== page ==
How do you talk about Elden Ring, the year’s most anticipated game in a tremendous year for gaming, without giving away all of its surprises and qualities? I’m torn between waxing poetic about this great work of art and remaining as obscure as possible so that others can be as surprised as I was by how good it is. TL; DR for those who don’t want to read spoilers or simply want to get to the point: This game is nearly impossibly amazing, a watershed moment in open-world design, and everything you hoped for. It’s also a good place for new players to start, as long as they’re prepared for less hand-holding than in nearly any other large game.
Elden Ring was announced in 2019 as the next “major” game from From Software, the developers of the Dark Souls series. After completing the great Dark Souls 3, blowing off some creative steam with the fierce Sekiro, and witnessing the recreation of precursor Demon’s Souls, from promised a grand new adventure – with none other than George R. R. Martin’s creative aid. It was evident what we were looking at when gameplay was eventually demonstrated and described: “Open World Dark Souls.” Many people were taken aback by this. After all, open world games might be dead and empty, or they can be massive task checklists or aimless sandboxes.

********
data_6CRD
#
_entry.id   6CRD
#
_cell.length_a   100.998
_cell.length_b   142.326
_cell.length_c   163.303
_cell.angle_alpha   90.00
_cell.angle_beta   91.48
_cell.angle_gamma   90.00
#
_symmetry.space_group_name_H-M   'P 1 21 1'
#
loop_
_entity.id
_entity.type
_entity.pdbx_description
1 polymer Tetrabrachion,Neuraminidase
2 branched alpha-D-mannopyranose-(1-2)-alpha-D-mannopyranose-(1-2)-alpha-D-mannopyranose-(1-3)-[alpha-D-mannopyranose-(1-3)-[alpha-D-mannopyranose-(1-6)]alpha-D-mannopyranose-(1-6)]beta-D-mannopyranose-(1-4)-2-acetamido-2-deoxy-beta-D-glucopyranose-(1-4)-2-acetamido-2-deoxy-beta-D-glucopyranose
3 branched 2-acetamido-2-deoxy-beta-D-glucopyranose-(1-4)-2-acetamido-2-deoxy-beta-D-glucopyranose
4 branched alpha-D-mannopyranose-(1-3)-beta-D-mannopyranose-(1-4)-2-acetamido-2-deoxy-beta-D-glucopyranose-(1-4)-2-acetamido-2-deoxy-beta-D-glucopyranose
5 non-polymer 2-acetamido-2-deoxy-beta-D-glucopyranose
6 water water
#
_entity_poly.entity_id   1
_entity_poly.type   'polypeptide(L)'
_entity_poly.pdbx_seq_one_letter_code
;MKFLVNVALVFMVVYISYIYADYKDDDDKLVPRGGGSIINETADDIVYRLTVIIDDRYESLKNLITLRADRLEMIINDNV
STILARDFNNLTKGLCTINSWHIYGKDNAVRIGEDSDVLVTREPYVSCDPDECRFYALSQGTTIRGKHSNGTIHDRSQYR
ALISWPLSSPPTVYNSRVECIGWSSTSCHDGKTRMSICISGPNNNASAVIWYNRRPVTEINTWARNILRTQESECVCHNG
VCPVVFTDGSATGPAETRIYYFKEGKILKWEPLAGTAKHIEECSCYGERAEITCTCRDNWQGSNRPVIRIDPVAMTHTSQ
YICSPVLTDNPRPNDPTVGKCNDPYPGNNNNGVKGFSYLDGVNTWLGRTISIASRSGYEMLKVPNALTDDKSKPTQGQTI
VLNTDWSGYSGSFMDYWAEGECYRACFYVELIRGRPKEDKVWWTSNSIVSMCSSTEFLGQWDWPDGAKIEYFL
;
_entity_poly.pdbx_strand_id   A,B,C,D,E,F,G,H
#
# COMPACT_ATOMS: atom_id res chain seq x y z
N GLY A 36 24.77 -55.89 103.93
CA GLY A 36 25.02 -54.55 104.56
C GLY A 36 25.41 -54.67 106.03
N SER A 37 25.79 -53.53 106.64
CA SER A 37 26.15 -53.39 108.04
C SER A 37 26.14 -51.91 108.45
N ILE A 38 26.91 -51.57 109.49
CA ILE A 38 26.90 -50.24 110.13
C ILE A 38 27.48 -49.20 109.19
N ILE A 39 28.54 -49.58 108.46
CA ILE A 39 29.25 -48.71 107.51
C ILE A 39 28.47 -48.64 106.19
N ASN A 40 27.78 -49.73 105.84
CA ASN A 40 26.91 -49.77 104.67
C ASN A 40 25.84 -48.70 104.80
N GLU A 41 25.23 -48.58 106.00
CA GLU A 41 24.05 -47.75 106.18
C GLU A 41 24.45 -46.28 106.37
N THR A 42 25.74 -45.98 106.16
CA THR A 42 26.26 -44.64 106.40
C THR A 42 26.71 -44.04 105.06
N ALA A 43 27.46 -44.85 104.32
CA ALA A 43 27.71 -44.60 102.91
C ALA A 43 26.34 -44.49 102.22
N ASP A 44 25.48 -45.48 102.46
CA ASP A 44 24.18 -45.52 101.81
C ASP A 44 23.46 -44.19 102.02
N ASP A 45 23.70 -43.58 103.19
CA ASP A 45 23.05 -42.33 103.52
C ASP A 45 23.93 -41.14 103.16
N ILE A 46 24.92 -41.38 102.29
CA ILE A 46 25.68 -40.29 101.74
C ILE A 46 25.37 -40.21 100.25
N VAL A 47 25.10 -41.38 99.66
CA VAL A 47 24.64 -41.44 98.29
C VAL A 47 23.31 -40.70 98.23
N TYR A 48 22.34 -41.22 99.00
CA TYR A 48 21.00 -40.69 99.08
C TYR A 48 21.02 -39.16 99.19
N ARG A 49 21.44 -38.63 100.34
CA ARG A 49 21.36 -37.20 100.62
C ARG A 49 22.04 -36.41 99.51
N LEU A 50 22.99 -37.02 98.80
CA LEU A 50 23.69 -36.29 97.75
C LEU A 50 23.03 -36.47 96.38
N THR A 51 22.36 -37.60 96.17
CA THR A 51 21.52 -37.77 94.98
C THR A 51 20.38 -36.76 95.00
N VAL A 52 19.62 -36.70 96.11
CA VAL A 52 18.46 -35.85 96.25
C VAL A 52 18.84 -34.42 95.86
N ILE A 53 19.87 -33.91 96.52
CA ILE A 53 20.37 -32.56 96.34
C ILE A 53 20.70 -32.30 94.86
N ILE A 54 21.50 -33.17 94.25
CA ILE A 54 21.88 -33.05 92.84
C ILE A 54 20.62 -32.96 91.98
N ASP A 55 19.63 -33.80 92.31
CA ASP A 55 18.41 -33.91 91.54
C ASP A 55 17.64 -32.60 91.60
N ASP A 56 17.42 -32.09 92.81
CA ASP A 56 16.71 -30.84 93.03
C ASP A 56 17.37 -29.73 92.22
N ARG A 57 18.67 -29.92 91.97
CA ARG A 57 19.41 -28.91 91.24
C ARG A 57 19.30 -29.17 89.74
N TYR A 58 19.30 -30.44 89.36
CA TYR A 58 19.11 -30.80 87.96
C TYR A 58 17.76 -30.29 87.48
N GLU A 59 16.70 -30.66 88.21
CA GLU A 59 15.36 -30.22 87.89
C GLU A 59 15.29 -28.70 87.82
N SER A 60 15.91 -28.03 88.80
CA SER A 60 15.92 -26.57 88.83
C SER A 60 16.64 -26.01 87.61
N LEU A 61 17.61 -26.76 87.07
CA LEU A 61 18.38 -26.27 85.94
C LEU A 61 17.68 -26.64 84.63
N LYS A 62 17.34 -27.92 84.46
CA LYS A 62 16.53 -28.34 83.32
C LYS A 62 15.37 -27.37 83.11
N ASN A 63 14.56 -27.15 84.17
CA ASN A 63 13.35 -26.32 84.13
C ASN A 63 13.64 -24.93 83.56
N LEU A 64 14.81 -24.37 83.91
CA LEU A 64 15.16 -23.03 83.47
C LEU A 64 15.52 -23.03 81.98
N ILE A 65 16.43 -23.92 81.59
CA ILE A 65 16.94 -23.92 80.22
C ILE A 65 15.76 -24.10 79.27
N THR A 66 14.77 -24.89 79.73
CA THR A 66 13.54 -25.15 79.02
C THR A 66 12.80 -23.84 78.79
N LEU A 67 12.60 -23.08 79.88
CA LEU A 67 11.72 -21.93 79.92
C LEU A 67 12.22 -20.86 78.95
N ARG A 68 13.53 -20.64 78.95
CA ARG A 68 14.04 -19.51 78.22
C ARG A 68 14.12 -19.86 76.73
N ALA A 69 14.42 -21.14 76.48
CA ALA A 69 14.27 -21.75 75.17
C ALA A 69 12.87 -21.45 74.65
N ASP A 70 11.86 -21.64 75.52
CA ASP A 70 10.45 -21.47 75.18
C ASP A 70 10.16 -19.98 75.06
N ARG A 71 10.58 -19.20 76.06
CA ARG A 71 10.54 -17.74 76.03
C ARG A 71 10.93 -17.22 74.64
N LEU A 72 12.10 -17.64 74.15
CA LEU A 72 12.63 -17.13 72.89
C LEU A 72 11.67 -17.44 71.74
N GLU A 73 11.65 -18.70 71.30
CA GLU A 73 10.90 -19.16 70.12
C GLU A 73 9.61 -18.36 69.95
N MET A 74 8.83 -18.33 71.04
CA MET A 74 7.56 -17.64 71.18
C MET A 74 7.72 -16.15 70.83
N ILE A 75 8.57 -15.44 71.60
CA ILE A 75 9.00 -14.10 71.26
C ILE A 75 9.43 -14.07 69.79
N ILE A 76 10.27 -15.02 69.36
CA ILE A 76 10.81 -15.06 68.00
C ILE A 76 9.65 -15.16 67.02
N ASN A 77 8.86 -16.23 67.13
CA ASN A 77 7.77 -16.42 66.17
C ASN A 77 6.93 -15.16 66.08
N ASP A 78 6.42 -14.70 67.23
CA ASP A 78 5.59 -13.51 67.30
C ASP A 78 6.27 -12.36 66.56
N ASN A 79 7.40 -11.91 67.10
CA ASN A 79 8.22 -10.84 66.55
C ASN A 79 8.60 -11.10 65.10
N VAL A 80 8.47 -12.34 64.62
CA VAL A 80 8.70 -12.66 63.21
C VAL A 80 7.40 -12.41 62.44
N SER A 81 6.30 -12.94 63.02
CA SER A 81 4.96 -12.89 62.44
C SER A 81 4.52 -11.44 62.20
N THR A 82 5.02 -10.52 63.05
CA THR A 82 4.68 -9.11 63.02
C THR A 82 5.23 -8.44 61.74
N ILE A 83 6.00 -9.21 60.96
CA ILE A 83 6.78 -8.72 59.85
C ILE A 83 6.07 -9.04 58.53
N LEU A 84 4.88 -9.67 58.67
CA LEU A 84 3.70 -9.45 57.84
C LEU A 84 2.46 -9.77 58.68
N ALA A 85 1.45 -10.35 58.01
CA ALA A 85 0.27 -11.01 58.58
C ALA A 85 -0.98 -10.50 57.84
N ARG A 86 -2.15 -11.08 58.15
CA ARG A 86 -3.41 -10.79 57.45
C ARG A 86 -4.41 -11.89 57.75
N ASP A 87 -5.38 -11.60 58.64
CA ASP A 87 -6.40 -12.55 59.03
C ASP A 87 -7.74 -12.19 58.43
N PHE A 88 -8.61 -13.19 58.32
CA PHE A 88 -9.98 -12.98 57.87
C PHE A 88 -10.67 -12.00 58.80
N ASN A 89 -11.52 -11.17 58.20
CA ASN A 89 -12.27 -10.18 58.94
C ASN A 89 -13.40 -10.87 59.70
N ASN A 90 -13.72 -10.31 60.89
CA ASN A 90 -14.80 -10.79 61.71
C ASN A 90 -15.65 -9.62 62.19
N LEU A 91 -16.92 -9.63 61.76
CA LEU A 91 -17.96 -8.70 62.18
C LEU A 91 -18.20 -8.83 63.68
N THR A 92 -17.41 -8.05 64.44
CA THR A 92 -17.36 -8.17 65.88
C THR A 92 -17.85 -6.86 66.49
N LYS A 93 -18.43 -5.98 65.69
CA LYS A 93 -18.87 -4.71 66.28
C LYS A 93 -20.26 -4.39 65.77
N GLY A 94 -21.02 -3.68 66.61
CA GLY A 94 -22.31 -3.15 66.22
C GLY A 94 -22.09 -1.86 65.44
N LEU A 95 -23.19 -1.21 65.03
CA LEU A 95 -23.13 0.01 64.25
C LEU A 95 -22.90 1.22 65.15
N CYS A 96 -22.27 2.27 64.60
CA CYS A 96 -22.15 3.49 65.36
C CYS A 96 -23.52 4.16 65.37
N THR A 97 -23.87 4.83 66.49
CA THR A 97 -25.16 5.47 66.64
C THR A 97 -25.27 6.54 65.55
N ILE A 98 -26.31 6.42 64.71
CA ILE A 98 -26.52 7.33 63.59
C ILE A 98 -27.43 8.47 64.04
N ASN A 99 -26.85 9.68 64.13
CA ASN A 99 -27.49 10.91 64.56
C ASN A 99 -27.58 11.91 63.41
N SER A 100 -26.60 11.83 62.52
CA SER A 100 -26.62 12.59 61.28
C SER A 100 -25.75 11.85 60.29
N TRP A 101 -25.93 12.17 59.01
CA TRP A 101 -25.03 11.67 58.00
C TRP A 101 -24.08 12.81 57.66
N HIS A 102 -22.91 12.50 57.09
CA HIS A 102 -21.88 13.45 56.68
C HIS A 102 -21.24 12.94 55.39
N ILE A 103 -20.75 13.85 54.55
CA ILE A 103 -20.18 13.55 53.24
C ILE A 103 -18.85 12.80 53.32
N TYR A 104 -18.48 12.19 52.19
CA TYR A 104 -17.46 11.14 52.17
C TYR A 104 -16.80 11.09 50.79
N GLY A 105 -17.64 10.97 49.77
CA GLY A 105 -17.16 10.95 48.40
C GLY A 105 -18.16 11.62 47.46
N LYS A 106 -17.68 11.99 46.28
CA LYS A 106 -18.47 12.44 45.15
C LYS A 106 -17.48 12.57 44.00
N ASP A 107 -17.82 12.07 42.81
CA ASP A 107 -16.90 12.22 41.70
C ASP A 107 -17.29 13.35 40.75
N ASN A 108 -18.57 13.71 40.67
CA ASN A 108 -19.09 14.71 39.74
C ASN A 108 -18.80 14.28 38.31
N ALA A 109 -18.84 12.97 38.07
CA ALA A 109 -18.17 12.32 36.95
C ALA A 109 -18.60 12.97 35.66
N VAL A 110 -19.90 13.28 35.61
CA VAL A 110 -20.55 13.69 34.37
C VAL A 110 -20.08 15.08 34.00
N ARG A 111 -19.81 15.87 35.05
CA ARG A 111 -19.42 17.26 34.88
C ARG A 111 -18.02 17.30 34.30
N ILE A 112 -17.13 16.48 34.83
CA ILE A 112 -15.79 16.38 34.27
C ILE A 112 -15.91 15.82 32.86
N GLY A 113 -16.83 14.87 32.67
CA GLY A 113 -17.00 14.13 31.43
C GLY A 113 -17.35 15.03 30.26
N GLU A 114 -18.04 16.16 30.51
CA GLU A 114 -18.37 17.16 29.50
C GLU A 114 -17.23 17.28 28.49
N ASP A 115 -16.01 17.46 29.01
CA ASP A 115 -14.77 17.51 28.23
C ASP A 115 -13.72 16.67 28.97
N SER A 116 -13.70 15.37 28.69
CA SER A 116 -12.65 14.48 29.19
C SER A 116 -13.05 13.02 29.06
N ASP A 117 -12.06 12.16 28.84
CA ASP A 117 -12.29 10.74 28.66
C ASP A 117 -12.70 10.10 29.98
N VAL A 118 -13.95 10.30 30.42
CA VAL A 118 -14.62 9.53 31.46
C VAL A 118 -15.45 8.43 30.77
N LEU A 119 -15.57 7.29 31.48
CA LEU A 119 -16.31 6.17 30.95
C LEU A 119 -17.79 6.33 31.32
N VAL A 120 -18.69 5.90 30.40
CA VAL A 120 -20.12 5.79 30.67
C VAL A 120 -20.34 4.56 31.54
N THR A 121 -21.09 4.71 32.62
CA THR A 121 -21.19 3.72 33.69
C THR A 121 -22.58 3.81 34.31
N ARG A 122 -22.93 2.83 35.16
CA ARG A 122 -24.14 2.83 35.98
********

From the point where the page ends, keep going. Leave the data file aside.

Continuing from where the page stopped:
Could From, with its ability in constructing frightening and claustrophobic constructions and locales through which the player walks in a more or less orderly fashion, create a better-feeling open-world game than the others? After around 30 hours of gameplay, I’m delighted to report that yes, it can be done. Elden Ring is not just the best open-world game ever made, but it is also the best game of the year, and it may displace some beloved titles off many people’s top ten all-time lists. From has hit a grand slam, dashed to the mound, and pitched a no-hitter.
There are two caveats: First and foremost, I’ve been a fan of this sort of game and tale since the first Demon’s Souls, so I may have rose-tinted glasses when it comes to the series’ normal quirkiness. Second, I’m just on my second “big” boss, partly because I’ve been having so much fun exploring, but also because she’s quite difficult. So, for all I know, the game could utterly sink in its second half, and I’ll look like a fool for recommending it. But I doubt it because this is one of the most beautifully designed worlds and games I’ve ever seen.
Without giving anything away, I’ll remark that the characters and tale, while authentically Dark Souls in theme, are weird and unusual. It’ll be interesting to see if this game includes a character as memorable as unofficial series mascot Solaire (“Praise the sun!”) or a boss battle as memorable as Ornstein and Smaugh. Pot Warrior Alexander is one of my favorite characters, but his story is just getting started in my game. However, the enormous world has more room than ever for more stories and more settings in which to tell them.